Wilbur uses his thumb to push his glasses back up on his face as he recalls that "After that, my life became one succeeding series of defeats." He recalls that his stilt-suit was refurbished by "the computer entity F.A.U.S.T." to make it "more formidable than ever" which would have been fine except he ended up fighting the Mighty Thor and having his head handed to him (in Thor #269, March 1978). More humiliating still, Wilbur recalls, was the last time he tried to put together a comeback. Turk, a hood and semi-regular character in DD's series at the time, slipped into his window, clubbed him from behind, and stole the Stilt-Man costume. This new Stilt-Man just ended up being beaten by Daredevil as swiftly as the old one (in DD #186, September 1982).
"I suppose there's a certain irony in the fact that the power of Stilt-Man doesn't work for anyone!" Wilbur ruminates as he sits on his bed, pulls out a suitcase, opens it, and looks at the money within. This is the cash from his "last heist" and he is disappointed to see that it is running out. But, really, the money isn't all that important to him. What he really wants is for "the name of Stilt-Man to be respected and feared". Just then, he hears a report on his clock radio. (There is no evidence before this moment that the radio is even turned on.) The radio report says "Tigra, the former Avenger, joined forces with the Amazing Spider-Man, today" (which refers to Marvel Team-Up #125, January 1983). Wilbur is stunned to hear Spider-Man mentioned. He makes a fist and closes his eyes in agitation. All he can think is that Spider-Man is the only super-hero that he has ever beaten but "he's still making headlines while I've become a joke!" He kneels down and picks up his copy of the Daily Bugle. It has a variation of the same headline it almost always has: "Spider Menace" with a big headshot of the web-slinger. And Wilbur starts to wonder, "But what if I were to trounce Spider-Man again?" He opens the paper and reads even as he decides that another defeat of the wall-crawler would "revitalize my reputation and establish my credentials". But first he needs to improve the Stilt-Man armor. And wouldn't you know it? He immediately finds an article in the science section of the paper that seems to answer his purposes. Whatever it is, it is something "that will make Stilt-Man a force to be feared".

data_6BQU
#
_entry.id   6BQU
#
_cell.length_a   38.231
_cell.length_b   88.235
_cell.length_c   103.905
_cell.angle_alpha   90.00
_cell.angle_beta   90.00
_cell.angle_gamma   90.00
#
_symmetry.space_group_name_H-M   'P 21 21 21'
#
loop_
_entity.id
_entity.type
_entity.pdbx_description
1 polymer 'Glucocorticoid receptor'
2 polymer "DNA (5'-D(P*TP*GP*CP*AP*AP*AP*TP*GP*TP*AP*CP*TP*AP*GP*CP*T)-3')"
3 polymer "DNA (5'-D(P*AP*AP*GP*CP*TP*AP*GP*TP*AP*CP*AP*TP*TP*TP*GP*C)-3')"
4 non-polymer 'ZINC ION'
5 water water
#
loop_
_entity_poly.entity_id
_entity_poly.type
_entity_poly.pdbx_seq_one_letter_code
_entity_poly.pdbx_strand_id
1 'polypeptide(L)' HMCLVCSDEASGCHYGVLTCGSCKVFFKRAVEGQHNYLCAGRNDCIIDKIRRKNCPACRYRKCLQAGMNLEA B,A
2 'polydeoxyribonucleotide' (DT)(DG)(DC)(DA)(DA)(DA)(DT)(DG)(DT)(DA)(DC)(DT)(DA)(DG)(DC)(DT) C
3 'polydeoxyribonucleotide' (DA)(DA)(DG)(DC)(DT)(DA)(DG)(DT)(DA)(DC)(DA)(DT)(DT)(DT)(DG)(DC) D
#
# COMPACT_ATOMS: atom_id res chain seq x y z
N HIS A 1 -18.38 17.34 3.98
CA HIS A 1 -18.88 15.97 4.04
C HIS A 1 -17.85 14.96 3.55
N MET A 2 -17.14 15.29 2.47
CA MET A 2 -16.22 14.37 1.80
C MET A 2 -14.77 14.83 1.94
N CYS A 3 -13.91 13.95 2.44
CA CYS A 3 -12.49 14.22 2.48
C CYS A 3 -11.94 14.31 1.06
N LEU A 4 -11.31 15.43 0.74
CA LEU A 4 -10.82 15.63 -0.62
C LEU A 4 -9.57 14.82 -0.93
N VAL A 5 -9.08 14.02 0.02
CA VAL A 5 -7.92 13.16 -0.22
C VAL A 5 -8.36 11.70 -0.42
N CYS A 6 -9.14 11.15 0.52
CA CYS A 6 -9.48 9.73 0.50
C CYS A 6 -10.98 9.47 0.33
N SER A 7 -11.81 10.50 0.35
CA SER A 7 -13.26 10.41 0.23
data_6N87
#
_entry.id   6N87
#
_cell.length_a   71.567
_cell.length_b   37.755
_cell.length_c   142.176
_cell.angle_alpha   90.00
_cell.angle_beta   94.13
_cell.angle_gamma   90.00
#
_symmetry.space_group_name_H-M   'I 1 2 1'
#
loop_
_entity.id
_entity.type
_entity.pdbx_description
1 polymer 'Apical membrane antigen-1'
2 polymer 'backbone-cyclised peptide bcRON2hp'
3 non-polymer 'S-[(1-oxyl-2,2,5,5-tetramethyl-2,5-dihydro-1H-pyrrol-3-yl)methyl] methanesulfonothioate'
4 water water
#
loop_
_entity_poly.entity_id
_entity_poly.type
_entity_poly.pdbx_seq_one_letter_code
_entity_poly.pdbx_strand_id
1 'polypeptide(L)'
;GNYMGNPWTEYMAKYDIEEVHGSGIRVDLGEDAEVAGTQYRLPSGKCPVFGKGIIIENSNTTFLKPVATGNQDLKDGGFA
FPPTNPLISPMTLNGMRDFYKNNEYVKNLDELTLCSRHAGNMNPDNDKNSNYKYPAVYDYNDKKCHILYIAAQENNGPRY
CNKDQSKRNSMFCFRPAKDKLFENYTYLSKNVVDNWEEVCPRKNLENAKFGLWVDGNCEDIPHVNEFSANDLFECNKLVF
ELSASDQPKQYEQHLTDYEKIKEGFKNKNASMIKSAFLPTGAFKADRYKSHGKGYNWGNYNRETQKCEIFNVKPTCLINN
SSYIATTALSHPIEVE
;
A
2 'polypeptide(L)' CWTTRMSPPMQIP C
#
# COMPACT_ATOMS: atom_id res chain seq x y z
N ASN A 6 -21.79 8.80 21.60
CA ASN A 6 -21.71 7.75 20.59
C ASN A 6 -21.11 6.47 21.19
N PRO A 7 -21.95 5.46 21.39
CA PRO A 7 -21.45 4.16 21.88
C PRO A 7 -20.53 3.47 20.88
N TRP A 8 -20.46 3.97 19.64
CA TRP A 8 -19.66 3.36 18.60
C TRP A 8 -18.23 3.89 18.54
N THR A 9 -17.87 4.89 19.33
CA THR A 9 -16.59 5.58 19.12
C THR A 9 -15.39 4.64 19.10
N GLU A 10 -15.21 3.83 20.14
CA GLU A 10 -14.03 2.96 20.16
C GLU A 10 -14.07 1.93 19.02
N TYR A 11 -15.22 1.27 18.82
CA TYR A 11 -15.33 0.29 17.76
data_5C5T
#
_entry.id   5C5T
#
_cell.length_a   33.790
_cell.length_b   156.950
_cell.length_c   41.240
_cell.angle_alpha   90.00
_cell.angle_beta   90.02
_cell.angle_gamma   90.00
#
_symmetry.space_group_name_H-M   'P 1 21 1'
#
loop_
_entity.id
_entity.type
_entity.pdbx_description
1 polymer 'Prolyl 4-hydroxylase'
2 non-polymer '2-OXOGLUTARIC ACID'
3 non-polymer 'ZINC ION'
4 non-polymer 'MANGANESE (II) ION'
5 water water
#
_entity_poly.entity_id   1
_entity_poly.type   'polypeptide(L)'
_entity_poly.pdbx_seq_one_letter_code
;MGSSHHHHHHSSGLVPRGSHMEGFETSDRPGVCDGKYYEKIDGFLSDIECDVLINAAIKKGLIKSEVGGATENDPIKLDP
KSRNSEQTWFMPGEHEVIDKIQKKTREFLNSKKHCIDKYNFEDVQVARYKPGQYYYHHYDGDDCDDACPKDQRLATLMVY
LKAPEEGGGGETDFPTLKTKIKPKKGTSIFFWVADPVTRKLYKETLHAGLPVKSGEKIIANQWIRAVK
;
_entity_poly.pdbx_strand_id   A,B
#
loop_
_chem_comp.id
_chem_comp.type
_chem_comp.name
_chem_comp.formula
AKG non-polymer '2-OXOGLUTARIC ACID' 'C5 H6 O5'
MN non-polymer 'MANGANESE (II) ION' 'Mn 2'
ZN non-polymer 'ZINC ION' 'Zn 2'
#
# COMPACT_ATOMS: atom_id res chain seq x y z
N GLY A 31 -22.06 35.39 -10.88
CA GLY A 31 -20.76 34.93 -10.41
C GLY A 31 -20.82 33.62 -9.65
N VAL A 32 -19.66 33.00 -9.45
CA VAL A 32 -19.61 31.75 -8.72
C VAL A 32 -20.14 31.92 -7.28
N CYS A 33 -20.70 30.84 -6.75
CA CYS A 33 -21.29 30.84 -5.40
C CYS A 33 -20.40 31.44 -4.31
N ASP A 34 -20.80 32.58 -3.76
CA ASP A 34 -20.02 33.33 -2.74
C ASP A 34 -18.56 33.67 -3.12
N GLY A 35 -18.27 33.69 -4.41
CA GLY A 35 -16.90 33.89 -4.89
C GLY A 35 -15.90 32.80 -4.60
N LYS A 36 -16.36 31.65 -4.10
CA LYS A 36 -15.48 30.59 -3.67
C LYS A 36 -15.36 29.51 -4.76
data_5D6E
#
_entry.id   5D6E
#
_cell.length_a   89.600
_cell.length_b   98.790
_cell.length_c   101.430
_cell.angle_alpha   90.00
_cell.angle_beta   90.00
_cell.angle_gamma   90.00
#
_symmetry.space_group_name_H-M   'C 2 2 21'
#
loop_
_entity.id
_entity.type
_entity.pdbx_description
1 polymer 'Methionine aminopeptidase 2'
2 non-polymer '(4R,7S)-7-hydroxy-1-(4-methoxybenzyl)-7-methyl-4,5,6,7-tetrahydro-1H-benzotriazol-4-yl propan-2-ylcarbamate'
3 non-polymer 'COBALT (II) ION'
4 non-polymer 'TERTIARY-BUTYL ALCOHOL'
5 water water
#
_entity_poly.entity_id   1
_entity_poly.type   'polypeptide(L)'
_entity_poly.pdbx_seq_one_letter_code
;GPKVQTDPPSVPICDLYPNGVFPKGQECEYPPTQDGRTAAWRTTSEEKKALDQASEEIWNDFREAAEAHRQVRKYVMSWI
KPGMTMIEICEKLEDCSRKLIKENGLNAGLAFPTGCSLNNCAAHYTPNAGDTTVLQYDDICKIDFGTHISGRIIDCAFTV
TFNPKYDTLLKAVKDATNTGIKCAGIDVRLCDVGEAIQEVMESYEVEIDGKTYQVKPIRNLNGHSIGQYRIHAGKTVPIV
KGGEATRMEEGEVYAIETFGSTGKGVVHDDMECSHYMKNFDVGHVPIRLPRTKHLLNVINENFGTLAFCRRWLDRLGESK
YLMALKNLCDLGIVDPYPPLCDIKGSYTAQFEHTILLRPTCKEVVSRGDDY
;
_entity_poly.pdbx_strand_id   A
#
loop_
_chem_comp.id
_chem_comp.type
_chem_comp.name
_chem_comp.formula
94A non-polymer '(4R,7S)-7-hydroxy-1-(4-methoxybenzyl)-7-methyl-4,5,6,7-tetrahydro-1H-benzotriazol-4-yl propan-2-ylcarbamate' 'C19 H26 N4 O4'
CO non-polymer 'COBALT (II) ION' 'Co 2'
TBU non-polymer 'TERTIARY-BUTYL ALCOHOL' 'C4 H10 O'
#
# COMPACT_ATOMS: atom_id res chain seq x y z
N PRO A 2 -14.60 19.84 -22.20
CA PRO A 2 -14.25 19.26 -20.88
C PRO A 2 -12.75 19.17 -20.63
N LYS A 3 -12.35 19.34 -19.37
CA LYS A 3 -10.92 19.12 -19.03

Meanwhile, Spider-Man is out and about looking for some sign of Dr. Octopus and the Owl (yet another Daredevil villain) who are engaging in a little gang war in town. (All of which goes down in Peter Parker: The Spectacular Spider-Man #72-79, November 1982-May 1983, some of which is detailed in the Gladiator story profiled this month.) The wall-crawler can find no sign of them so he decides to turn in for the night. He returns to his West Chelsea apartment building, lands on the roof, and slips into the skylight that leads to his bathroom. Taking his mask off, our hero reflects that he must study for his final exams and that he has a roll of film to develop for the Daily Bugle, even though the hour is quite late now. As he takes his Spidey-shirt off, Peter Parker formulates a plan for the evening: a few hours of sleep and then, possibly, an all-nighter. But first, the phone rings. He hangs his shirt on a hanger and answers it. It is Aunt May calling (so it can't be that late, can it?). Peter asks May how her new halfway house is going and May replies that "the old place is shaping up nicely", adding, "I think I'm going to enjoy being a landlady". (May moves back to the old home from the Restwell nursing facility in Marvel Team-Up #124, December 1982 and converts the house into a residence for other seniors previously living at Restwell.) May wonders when she will see Peter again. He tells her he has been busy but will visit her tomorrow. May tells him he pushes himself too hard and recommends that he take a vacation at semester's end. Pete hangs up the phone, climbs into bed, and muses, "I just might take her advice... some year!"